Former Tory health minister condemns No10 for quitting EU pandemic warning system
A former Tory health minister has hit out at the Government's decision to quit the EU's pandemic warning system after Brexit.
Nicola Blackwood said the coronavirus crisis demonstrated the benefits of remaining part of the set-up.
According to the Daily Telegraph, the Department of Health wanted the UK to stay in the Early Warning and Response System after Brexit, but Number 10 refused.
It is understood the Government's negoatiating team in the UK-EU trade talks, which kick off in Brussels on Monday, did not want it to impact on their demands for a clean break from the bloc.
Appearing on Sky News, Baroness Blackwood, who was a minister in the Department of Health until leaving government two weeks ago, said that was a mistake.
She said: "My advice while I was in there was that I thought it was absolutely appropriate that we should stay engaged with that system. It was one of the ways in which we did get early warning of coronavirus, and I think that we should be seeking to remain engaged with it.
"This is a way in which we can ensure that public health is protected and I think it would be the sensible thing, as we leave the EU but remain part of Europe, to ensure that we have good co-operation on global health and security.
"I think this is something that the EU would want to maintain and we as Britain should seek to maintain."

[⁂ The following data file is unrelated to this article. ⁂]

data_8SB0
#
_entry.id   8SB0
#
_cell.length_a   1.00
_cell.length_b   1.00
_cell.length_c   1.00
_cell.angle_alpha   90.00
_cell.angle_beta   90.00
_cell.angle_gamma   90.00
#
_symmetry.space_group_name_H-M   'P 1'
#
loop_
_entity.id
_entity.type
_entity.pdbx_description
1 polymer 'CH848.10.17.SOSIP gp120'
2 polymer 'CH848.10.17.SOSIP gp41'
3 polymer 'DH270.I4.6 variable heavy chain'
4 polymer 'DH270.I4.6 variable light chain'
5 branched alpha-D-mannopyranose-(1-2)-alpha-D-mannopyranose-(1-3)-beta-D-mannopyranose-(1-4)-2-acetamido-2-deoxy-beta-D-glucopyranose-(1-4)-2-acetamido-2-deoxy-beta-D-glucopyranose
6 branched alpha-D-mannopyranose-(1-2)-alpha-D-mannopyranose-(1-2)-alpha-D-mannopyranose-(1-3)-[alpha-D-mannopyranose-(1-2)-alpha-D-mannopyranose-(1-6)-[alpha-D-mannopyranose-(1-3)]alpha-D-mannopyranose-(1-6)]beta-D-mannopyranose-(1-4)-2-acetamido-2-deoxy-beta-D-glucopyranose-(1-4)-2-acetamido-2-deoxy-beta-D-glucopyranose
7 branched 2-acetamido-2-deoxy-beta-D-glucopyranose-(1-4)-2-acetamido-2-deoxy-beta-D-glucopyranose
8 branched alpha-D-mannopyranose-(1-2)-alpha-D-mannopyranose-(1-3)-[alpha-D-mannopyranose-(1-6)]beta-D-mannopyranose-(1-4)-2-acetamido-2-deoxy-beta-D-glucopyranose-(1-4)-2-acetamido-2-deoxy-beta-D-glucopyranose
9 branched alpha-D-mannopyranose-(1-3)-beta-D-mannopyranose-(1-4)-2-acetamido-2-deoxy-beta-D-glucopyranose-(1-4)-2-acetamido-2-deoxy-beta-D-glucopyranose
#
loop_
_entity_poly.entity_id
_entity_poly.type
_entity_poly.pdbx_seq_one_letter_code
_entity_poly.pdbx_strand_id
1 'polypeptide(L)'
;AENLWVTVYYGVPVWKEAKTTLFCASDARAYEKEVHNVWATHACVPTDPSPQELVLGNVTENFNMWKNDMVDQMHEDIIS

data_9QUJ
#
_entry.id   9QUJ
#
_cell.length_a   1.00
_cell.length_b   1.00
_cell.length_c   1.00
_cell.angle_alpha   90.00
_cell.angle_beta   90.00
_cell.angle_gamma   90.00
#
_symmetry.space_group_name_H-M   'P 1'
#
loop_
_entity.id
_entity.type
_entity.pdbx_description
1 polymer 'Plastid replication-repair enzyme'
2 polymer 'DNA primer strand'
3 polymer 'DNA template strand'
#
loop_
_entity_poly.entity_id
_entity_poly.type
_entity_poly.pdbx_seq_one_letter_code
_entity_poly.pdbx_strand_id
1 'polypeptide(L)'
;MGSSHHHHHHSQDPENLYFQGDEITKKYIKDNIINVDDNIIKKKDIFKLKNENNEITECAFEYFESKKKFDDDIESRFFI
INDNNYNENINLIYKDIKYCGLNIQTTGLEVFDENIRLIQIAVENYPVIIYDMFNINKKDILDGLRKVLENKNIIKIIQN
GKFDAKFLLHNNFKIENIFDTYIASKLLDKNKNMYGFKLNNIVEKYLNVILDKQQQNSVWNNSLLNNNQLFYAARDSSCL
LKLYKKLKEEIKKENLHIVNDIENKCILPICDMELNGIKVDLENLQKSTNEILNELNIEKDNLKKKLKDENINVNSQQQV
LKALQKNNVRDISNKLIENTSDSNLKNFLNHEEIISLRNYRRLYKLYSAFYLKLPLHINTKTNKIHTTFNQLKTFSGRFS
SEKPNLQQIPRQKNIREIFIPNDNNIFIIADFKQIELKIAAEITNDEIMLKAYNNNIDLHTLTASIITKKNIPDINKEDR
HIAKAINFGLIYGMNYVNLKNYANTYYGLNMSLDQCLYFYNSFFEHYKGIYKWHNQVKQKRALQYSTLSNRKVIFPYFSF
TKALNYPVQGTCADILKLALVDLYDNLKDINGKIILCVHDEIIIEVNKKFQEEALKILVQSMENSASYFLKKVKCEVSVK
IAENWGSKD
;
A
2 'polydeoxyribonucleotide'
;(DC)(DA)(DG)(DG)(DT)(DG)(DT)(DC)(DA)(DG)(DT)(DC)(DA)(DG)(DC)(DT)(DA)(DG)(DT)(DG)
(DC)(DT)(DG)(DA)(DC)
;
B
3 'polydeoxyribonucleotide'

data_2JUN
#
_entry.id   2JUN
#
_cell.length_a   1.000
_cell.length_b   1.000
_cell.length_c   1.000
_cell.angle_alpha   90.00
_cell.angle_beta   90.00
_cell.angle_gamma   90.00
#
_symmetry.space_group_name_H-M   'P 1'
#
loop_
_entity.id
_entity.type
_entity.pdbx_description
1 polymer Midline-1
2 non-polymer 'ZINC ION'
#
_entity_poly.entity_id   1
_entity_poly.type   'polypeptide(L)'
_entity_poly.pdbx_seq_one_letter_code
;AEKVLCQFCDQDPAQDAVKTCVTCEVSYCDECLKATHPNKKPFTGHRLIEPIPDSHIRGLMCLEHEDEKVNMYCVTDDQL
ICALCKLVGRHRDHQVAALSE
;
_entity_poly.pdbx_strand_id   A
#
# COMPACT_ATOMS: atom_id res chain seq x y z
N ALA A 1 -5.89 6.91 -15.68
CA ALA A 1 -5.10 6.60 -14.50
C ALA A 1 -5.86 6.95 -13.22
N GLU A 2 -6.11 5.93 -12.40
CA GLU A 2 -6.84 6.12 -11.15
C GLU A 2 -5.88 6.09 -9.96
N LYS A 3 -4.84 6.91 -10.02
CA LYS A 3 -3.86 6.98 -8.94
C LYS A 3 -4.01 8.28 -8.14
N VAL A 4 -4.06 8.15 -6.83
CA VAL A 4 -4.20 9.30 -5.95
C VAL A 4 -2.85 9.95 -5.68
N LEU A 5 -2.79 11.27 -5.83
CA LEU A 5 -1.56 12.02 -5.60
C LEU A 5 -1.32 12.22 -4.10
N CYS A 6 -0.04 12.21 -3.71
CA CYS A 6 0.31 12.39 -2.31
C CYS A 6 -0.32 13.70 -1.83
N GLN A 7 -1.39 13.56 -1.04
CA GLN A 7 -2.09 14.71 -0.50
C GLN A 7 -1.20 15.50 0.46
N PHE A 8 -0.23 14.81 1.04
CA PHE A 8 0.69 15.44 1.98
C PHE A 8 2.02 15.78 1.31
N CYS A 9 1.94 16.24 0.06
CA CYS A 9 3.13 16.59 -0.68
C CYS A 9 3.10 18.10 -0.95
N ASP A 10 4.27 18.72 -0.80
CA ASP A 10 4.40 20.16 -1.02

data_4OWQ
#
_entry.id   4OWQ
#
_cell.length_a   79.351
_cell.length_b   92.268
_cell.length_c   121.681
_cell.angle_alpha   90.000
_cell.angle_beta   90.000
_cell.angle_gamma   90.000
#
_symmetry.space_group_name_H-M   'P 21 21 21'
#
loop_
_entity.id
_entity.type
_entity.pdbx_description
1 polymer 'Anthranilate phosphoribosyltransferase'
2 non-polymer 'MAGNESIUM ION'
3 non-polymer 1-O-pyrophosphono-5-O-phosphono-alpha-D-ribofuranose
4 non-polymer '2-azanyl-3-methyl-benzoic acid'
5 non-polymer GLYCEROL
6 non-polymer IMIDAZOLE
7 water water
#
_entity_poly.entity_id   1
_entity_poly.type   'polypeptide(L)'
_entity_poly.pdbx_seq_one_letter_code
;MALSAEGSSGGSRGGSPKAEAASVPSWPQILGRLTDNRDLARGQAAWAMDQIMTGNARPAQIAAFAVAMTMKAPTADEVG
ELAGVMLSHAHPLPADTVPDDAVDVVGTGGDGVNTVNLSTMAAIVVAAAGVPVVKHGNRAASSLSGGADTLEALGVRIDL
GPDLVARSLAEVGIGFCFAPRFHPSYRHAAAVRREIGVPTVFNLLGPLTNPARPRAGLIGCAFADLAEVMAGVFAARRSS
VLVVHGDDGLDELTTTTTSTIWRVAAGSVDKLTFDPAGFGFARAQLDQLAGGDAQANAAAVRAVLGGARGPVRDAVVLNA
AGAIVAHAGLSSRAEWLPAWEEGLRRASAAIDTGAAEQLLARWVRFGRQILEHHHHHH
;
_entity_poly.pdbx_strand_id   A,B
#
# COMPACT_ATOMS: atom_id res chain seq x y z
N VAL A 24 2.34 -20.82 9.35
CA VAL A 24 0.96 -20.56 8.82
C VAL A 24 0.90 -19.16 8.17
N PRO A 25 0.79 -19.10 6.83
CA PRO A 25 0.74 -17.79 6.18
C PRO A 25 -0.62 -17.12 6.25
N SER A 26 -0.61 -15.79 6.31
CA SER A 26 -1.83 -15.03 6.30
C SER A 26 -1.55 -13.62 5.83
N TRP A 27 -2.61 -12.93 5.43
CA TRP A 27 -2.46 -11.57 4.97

Her comments came as Boris Johnson chaired a meeting of the Government's emergency Cobra committee on coronavirus for the first time.
The Prime Minister said: "The number of coronavirus cases around the world is rising every day - and the UK is no exception.
"There now seems little doubt that it will present a significant challenge for our country. But we are well prepared, and the government and the NHS will stop at nothing to fight this virus.
"This battle plan lays out in detail the measures we could use - if and when they are needed."
Meanwhile, a row has erupted after London mayor Sadiq Khan was not invited to attend the Cobra meeting.
A City Hall source said: "People might feel it is a bit strange that he’s not invited given the size of London, its status as a global travel hub, its large transport network and sports and entertainment venues."
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